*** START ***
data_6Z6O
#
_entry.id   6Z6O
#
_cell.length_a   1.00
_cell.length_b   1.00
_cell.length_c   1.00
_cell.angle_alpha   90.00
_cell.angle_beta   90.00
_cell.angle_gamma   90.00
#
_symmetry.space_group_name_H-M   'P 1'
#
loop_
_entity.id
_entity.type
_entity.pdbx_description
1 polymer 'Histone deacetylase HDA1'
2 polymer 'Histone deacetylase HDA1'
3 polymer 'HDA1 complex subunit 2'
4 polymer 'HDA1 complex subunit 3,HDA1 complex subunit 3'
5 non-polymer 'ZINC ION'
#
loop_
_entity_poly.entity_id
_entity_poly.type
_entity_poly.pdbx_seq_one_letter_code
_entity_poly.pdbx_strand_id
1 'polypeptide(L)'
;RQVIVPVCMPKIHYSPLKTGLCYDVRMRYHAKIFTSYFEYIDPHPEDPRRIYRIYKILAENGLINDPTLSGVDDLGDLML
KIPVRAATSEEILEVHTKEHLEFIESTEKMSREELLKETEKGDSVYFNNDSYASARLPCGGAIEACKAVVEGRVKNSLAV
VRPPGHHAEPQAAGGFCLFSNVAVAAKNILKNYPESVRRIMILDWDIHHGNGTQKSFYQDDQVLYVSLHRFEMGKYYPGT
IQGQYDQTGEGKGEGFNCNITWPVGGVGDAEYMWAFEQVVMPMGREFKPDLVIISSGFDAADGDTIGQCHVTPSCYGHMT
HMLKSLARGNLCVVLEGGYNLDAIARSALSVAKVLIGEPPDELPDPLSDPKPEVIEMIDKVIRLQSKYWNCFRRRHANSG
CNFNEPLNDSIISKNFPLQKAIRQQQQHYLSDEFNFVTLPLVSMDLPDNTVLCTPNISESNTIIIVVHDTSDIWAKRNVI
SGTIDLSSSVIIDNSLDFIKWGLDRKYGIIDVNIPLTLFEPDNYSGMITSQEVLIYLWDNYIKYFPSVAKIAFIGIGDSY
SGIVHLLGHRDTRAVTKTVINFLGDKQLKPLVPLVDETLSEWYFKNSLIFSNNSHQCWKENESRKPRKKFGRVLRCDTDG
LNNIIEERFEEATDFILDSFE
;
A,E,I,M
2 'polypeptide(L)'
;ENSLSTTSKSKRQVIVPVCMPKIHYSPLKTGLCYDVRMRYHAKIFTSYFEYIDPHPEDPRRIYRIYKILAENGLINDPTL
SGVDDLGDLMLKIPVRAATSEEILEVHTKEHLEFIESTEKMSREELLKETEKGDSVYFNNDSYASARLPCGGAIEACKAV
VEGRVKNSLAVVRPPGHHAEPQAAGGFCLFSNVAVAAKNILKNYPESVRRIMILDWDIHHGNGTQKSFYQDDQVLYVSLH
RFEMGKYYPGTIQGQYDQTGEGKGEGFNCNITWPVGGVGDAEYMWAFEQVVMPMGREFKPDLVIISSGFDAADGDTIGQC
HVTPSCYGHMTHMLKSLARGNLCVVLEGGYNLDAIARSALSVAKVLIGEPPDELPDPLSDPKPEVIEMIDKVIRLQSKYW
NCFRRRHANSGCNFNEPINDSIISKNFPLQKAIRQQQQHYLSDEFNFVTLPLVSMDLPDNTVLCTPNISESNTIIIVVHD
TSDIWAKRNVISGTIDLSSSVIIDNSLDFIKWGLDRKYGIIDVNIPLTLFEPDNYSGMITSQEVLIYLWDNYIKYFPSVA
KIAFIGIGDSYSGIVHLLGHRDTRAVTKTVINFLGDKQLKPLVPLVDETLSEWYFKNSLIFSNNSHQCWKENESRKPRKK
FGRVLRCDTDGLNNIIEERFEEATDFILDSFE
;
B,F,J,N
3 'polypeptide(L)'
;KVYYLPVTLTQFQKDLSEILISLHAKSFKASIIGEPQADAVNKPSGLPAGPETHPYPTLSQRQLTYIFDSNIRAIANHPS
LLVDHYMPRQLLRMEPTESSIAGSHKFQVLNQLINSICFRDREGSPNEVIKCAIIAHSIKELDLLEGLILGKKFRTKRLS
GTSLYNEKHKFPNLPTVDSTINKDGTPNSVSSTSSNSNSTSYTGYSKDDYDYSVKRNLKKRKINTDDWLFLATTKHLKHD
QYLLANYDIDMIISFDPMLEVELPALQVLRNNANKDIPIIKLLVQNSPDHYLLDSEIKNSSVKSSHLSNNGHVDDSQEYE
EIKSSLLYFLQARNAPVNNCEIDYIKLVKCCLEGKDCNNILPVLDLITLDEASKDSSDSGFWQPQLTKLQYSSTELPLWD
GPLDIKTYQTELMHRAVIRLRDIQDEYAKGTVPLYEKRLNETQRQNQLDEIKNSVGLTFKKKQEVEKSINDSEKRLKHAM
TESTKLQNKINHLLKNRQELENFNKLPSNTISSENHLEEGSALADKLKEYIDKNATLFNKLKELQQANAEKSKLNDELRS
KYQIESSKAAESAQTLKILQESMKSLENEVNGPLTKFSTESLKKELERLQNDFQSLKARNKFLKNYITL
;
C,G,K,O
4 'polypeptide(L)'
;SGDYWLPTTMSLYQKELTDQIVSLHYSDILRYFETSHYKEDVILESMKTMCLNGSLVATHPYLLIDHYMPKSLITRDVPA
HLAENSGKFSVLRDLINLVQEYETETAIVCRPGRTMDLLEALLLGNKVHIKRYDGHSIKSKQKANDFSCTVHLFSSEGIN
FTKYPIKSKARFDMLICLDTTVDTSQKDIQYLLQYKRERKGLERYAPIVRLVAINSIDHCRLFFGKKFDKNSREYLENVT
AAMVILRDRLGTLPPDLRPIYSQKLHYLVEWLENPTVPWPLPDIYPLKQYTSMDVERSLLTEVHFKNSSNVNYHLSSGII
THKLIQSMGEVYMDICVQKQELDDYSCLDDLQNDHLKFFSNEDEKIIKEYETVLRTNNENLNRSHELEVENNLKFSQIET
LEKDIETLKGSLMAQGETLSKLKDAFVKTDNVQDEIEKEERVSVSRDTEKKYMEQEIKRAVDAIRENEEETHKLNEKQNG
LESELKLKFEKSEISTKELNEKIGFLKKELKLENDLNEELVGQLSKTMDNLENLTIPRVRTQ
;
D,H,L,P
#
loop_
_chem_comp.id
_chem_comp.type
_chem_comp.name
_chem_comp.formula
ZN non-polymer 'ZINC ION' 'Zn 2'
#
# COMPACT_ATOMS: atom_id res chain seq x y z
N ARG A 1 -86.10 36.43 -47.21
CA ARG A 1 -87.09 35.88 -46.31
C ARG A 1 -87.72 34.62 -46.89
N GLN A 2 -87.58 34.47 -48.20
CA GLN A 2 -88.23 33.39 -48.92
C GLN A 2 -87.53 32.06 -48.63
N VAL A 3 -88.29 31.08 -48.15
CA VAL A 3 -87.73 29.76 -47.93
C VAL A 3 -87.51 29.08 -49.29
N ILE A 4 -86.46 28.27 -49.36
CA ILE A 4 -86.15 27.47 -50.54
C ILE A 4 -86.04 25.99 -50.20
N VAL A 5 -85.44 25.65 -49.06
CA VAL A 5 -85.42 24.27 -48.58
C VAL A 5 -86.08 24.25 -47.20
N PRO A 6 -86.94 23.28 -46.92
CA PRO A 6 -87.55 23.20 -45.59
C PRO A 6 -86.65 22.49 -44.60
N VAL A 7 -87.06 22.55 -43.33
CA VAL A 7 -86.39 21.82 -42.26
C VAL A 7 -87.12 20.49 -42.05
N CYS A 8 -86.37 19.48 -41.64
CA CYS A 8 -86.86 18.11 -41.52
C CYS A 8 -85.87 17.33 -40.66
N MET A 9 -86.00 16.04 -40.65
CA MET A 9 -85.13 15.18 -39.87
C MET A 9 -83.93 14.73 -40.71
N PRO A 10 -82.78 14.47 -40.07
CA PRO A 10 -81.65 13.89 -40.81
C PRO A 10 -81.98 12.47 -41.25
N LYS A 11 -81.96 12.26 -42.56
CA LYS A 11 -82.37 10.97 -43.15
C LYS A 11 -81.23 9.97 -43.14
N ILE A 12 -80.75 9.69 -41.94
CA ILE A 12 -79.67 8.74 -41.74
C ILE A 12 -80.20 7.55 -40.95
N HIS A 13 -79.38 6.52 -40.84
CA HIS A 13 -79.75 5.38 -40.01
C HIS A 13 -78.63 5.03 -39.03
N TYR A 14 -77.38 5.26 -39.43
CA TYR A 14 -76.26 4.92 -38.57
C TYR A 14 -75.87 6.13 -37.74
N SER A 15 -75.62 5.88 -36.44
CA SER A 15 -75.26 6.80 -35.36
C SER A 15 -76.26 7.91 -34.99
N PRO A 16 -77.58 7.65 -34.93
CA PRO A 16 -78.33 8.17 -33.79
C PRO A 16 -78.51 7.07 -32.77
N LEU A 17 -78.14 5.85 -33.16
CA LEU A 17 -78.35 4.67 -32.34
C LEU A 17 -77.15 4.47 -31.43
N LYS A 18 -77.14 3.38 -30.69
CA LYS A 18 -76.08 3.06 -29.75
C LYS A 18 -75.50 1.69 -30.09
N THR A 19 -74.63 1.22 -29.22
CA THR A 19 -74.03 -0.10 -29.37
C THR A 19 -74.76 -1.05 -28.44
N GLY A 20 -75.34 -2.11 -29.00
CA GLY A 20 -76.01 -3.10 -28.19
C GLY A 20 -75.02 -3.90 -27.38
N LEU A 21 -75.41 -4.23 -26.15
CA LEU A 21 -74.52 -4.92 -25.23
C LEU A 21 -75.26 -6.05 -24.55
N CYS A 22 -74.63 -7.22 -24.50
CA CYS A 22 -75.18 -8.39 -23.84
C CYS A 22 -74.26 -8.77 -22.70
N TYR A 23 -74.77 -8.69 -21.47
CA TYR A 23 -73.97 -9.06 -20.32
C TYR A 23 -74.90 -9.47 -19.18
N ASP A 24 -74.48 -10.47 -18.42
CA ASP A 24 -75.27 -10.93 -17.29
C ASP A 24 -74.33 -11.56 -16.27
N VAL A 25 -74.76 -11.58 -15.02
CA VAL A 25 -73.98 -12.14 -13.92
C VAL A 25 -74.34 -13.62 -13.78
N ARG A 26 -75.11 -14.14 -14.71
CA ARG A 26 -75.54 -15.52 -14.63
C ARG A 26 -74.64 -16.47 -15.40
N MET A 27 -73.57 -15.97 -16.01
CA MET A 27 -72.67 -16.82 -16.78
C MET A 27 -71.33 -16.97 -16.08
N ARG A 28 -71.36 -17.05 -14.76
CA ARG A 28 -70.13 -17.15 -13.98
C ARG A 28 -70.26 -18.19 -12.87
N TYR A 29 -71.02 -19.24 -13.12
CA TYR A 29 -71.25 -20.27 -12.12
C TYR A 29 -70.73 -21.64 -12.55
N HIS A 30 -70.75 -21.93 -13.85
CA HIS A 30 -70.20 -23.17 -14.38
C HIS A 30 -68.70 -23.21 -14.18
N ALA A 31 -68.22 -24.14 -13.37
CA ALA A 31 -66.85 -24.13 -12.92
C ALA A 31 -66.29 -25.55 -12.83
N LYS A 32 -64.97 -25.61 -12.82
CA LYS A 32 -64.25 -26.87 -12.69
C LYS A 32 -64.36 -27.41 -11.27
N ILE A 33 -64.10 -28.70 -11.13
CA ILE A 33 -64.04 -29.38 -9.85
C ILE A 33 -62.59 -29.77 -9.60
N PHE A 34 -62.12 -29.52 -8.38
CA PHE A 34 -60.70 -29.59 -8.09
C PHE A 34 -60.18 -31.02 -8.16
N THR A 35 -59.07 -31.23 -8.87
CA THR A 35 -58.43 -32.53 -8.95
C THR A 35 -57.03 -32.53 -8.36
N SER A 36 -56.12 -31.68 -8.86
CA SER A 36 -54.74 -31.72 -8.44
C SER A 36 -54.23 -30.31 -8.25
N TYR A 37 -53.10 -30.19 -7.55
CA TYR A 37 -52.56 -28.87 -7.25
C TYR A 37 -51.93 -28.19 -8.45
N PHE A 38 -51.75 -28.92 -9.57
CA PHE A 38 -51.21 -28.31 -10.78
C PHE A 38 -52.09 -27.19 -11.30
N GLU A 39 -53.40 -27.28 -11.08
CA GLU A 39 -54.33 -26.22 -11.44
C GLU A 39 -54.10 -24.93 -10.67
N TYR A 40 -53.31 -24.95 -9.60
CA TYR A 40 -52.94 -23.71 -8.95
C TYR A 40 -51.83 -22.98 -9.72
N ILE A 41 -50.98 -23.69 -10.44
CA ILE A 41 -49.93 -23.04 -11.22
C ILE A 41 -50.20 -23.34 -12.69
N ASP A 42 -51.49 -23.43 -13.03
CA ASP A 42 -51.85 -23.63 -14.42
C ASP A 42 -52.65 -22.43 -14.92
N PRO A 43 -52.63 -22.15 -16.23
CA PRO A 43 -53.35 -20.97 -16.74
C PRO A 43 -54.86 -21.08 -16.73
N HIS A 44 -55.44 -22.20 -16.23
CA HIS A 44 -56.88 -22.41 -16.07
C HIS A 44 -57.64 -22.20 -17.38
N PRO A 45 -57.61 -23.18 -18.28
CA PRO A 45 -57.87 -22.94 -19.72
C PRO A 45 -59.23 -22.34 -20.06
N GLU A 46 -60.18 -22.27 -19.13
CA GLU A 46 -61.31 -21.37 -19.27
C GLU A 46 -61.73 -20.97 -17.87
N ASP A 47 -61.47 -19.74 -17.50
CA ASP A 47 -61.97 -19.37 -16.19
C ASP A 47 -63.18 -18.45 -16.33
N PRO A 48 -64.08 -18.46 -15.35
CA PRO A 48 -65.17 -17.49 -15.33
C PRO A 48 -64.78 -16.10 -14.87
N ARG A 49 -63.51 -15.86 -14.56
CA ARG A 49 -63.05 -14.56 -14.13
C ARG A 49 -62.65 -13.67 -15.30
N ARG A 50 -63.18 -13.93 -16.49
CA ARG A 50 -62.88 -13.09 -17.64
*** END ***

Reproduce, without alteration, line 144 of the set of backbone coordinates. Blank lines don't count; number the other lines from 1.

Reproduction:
CA LEU A 21 -74.52 -4.92 -25.23